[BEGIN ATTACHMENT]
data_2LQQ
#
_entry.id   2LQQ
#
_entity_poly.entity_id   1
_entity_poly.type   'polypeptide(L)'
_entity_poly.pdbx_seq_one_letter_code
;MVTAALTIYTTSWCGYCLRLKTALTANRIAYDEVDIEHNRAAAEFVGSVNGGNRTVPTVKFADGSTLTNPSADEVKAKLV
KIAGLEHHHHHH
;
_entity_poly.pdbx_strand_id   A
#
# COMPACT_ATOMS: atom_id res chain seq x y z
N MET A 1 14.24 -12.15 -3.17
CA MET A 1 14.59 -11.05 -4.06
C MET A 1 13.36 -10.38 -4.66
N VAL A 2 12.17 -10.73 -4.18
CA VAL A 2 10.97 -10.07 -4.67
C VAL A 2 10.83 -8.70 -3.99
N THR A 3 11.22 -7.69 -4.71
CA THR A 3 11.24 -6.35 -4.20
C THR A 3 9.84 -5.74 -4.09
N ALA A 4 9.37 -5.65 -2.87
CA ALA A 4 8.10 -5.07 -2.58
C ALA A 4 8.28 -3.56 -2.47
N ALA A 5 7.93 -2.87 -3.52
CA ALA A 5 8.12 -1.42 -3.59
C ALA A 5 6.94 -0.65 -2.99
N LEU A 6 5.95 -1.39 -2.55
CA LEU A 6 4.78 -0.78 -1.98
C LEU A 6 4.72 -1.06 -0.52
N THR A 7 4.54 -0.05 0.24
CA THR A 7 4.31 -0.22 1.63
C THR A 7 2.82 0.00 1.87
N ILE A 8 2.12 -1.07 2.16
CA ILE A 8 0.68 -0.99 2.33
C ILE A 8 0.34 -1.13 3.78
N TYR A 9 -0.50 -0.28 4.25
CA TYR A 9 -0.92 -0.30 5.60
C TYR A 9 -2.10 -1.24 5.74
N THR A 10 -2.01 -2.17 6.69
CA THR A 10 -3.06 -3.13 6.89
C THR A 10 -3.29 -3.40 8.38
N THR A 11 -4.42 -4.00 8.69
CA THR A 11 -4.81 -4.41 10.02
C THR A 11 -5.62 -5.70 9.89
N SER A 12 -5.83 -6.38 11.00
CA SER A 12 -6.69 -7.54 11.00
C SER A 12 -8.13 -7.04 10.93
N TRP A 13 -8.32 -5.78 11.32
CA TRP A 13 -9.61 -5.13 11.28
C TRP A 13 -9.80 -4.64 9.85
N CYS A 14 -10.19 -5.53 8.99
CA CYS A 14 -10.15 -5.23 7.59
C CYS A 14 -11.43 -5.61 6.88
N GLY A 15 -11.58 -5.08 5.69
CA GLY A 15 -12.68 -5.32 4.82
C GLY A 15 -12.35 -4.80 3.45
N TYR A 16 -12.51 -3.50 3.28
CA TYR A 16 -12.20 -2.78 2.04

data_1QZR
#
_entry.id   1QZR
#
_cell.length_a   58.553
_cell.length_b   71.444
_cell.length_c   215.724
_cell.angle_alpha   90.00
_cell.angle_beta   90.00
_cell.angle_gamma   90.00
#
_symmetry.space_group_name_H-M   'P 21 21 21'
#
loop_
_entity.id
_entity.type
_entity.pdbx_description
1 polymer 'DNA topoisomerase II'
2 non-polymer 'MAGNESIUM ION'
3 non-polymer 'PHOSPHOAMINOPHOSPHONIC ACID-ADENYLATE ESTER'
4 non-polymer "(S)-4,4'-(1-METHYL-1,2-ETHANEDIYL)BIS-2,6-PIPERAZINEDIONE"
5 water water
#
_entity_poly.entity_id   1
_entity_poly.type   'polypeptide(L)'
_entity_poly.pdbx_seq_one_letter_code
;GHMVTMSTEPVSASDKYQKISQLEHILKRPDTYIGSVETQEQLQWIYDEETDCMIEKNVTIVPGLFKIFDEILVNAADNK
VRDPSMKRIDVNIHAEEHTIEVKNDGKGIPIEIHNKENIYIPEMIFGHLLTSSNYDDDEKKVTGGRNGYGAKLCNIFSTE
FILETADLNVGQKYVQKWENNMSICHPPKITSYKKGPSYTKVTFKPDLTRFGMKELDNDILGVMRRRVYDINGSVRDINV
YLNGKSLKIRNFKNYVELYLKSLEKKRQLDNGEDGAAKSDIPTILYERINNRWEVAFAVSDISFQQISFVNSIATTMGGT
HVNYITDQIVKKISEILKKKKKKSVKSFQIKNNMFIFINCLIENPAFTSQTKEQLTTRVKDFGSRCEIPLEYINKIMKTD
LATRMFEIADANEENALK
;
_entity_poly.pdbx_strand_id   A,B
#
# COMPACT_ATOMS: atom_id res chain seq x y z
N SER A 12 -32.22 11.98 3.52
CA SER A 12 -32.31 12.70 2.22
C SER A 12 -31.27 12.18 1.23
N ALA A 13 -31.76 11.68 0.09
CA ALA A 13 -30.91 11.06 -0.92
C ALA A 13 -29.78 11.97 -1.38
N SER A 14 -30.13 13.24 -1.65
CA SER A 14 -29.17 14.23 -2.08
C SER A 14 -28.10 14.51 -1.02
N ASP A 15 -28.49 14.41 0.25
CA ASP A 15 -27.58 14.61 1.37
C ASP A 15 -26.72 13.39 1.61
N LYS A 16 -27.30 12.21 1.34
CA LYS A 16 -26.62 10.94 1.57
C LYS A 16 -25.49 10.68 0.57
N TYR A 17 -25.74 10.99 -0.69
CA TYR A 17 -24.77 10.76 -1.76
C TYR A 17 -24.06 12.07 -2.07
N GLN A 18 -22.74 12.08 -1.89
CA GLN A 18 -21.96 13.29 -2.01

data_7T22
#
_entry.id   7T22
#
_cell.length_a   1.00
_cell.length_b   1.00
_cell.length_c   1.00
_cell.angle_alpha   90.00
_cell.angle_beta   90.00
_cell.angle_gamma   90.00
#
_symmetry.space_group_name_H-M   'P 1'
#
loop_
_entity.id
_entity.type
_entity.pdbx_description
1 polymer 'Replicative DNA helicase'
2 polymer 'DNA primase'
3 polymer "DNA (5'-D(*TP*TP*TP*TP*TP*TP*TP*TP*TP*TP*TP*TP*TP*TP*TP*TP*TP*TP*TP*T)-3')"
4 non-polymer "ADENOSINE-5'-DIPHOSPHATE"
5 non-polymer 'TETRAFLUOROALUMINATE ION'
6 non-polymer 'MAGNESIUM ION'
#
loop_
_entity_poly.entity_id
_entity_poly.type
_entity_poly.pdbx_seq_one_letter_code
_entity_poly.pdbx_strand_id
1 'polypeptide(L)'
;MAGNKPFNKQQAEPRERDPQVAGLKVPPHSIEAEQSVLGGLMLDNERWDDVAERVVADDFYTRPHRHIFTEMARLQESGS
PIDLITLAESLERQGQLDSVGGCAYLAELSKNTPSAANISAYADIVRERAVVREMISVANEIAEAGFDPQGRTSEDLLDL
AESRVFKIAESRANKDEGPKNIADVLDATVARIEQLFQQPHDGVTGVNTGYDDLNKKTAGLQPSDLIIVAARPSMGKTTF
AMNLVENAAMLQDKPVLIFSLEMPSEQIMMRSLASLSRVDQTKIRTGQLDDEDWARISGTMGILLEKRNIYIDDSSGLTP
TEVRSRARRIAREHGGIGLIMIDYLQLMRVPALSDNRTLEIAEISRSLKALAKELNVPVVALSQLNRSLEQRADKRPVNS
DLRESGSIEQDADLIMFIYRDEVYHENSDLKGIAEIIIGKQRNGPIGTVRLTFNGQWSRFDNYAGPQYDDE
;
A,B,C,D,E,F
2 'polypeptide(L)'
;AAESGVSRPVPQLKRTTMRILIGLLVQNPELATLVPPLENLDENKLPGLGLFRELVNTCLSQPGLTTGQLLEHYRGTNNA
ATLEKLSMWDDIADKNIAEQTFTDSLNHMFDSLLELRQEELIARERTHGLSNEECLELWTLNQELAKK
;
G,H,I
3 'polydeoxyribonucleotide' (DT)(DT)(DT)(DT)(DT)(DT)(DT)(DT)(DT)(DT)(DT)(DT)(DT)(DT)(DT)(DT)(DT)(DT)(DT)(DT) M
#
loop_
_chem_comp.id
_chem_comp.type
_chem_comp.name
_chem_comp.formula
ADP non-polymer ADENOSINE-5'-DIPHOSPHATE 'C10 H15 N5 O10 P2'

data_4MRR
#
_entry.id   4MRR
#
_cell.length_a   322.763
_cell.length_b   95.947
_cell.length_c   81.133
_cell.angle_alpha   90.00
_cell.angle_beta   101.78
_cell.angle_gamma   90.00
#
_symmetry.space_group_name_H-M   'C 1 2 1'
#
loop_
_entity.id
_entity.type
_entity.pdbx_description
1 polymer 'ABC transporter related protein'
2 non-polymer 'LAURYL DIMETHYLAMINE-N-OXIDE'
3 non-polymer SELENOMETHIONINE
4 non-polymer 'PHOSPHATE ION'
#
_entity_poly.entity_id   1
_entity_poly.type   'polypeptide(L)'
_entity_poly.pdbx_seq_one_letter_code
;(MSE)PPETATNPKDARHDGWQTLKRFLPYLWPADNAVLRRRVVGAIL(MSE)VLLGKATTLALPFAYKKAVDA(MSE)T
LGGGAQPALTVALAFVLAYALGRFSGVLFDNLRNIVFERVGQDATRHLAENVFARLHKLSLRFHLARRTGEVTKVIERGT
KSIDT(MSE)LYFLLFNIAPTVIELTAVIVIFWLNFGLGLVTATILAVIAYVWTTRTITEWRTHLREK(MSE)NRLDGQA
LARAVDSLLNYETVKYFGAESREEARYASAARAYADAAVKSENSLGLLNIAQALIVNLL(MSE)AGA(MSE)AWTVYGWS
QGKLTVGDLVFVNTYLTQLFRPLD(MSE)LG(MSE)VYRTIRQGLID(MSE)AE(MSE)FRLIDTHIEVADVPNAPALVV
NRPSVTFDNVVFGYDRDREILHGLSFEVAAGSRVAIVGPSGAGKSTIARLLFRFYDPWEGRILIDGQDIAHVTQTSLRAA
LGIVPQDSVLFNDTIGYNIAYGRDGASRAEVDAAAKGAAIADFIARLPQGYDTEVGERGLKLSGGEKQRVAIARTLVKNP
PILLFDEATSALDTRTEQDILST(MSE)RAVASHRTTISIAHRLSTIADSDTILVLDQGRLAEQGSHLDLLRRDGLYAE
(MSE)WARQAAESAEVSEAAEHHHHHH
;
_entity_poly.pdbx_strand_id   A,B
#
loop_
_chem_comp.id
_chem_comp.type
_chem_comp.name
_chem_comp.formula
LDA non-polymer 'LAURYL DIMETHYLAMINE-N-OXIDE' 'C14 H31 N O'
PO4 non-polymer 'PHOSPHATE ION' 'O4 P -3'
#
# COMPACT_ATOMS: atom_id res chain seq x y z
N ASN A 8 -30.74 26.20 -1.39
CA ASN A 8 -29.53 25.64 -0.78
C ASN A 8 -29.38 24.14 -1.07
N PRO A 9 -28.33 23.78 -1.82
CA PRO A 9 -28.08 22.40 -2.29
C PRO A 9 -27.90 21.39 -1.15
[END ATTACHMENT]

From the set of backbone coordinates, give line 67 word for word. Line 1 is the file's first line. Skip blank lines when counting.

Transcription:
_cell.length_c   215.724